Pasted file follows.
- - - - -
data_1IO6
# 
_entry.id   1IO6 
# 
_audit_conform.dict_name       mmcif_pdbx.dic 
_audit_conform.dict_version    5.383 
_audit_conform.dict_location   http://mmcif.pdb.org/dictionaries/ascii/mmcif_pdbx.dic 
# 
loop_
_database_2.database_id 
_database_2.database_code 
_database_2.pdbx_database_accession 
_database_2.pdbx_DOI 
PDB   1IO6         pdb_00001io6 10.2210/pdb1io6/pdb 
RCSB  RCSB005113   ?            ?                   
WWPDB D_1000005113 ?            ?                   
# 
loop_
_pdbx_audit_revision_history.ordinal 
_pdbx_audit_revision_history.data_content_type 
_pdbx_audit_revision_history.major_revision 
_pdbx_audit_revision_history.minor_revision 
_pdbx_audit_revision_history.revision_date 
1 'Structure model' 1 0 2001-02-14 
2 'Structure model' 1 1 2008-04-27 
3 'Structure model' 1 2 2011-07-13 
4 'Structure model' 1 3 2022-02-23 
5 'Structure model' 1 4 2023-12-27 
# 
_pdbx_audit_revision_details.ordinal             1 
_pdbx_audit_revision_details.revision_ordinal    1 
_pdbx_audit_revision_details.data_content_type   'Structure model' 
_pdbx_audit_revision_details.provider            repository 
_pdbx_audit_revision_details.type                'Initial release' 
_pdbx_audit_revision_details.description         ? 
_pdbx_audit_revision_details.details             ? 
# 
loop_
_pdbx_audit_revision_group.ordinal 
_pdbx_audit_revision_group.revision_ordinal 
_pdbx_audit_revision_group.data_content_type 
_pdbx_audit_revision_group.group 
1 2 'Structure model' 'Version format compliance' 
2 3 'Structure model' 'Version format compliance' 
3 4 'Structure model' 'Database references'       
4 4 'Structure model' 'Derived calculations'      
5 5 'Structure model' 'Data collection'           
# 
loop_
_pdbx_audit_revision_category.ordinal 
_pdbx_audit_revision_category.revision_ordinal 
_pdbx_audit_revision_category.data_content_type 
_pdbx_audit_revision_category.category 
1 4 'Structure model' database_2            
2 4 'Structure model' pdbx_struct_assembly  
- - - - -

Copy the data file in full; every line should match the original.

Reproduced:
data_1IO6
# 
_entry.id   1IO6 
# 
_audit_conform.dict_name       mmcif_pdbx.dic 
_audit_conform.dict_version    5.383 
_audit_conform.dict_location   http://mmcif.pdb.org/dictionaries/ascii/mmcif_pdbx.dic 
# 
loop_
_database_2.database_id 
_database_2.database_code 
_database_2.pdbx_database_accession 
_database_2.pdbx_DOI 
PDB   1IO6         pdb_00001io6 10.2210/pdb1io6/pdb 
RCSB  RCSB005113   ?            ?                   
WWPDB D_1000005113 ?            ?                   
# 
loop_
_pdbx_audit_revision_history.ordinal 
_pdbx_audit_revision_history.data_content_type 
_pdbx_audit_revision_history.major_revision 
_pdbx_audit_revision_history.minor_revision 
_pdbx_audit_revision_history.revision_date 
1 'Structure model' 1 0 2001-02-14 
2 'Structure model' 1 1 2008-04-27 
3 'Structure model' 1 2 2011-07-13 
4 'Structure model' 1 3 2022-02-23 
5 'Structure model' 1 4 2023-12-27 
# 
_pdbx_audit_revision_details.ordinal             1 
_pdbx_audit_revision_details.revision_ordinal    1 
_pdbx_audit_revision_details.data_content_type   'Structure model' 
_pdbx_audit_revision_details.provider            repository 
_pdbx_audit_revision_details.type                'Initial release' 
_pdbx_audit_revision_details.description         ? 
_pdbx_audit_revision_details.details             ? 
# 
loop_
_pdbx_audit_revision_group.ordinal 
_pdbx_audit_revision_group.revision_ordinal 
_pdbx_audit_revision_group.data_content_type 
_pdbx_audit_revision_group.group 
1 2 'Structure model' 'Version format compliance' 
2 3 'Structure model' 'Version format compliance' 
3 4 'Structure model' 'Database references'       
4 4 'Structure model' 'Derived calculations'      
5 5 'Structure model' 'Data collection'           
# 
loop_
_pdbx_audit_revision_category.ordinal 
_pdbx_audit_revision_category.revision_ordinal 
_pdbx_audit_revision_category.data_content_type 
_pdbx_audit_revision_category.category 
1 4 'Structure model' database_2            
2 4 'Structure model' pdbx_struct_assembly  